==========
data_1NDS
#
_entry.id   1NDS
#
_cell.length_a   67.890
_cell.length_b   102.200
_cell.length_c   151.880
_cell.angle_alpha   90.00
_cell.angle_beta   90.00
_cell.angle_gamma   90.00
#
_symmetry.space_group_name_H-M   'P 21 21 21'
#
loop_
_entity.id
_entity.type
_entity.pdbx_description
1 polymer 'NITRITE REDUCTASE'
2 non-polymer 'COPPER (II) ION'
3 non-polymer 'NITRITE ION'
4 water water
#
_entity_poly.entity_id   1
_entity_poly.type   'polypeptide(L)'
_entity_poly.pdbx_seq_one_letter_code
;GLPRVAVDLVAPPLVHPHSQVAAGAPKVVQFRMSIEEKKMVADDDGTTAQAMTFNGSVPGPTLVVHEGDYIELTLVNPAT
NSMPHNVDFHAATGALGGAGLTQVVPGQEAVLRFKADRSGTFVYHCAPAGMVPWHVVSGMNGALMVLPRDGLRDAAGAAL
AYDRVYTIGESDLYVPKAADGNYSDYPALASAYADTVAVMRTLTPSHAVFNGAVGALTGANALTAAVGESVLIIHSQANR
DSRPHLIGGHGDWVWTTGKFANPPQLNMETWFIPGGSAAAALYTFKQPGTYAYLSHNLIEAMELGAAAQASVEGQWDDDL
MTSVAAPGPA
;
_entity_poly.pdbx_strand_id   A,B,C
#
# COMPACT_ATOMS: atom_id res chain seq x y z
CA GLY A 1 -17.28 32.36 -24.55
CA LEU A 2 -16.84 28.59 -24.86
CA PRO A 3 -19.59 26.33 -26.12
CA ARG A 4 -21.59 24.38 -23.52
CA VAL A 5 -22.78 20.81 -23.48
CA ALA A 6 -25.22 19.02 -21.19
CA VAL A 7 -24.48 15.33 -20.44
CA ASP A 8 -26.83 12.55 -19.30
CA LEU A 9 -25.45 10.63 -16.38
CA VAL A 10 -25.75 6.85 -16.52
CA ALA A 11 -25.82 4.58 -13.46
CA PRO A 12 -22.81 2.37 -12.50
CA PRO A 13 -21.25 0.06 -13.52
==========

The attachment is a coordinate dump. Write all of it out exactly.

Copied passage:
data_1NDS
#
_entry.id   1NDS
#
_cell.length_a   67.890
_cell.length_b   102.200
_cell.length_c   151.880
_cell.angle_alpha   90.00
_cell.angle_beta   90.00
_cell.angle_gamma   90.00
#
_symmetry.space_group_name_H-M   'P 21 21 21'
#
loop_
_entity.id
_entity.type
_entity.pdbx_description
1 polymer 'NITRITE REDUCTASE'
2 non-polymer 'COPPER (II) ION'
3 non-polymer 'NITRITE ION'
4 water water
#
_entity_poly.entity_id   1
_entity_poly.type   'polypeptide(L)'
_entity_poly.pdbx_seq_one_letter_code
;GLPRVAVDLVAPPLVHPHSQVAAGAPKVVQFRMSIEEKKMVADDDGTTAQAMTFNGSVPGPTLVVHEGDYIELTLVNPAT
NSMPHNVDFHAATGALGGAGLTQVVPGQEAVLRFKADRSGTFVYHCAPAGMVPWHVVSGMNGALMVLPRDGLRDAAGAAL
AYDRVYTIGESDLYVPKAADGNYSDYPALASAYADTVAVMRTLTPSHAVFNGAVGALTGANALTAAVGESVLIIHSQANR
DSRPHLIGGHGDWVWTTGKFANPPQLNMETWFIPGGSAAAALYTFKQPGTYAYLSHNLIEAMELGAAAQASVEGQWDDDL
MTSVAAPGPA
;
_entity_poly.pdbx_strand_id   A,B,C
#
# COMPACT_ATOMS: atom_id res chain seq x y z
CA GLY A 1 -17.28 32.36 -24.55
CA LEU A 2 -16.84 28.59 -24.86
CA PRO A 3 -19.59 26.33 -26.12
CA ARG A 4 -21.59 24.38 -23.52
CA VAL A 5 -22.78 20.81 -23.48
CA ALA A 6 -25.22 19.02 -21.19
CA VAL A 7 -24.48 15.33 -20.44
CA ASP A 8 -26.83 12.55 -19.30
CA LEU A 9 -25.45 10.63 -16.38
CA VAL A 10 -25.75 6.85 -16.52
CA ALA A 11 -25.82 4.58 -13.46
CA PRO A 12 -22.81 2.37 -12.50
CA PRO A 13 -21.25 0.06 -13.52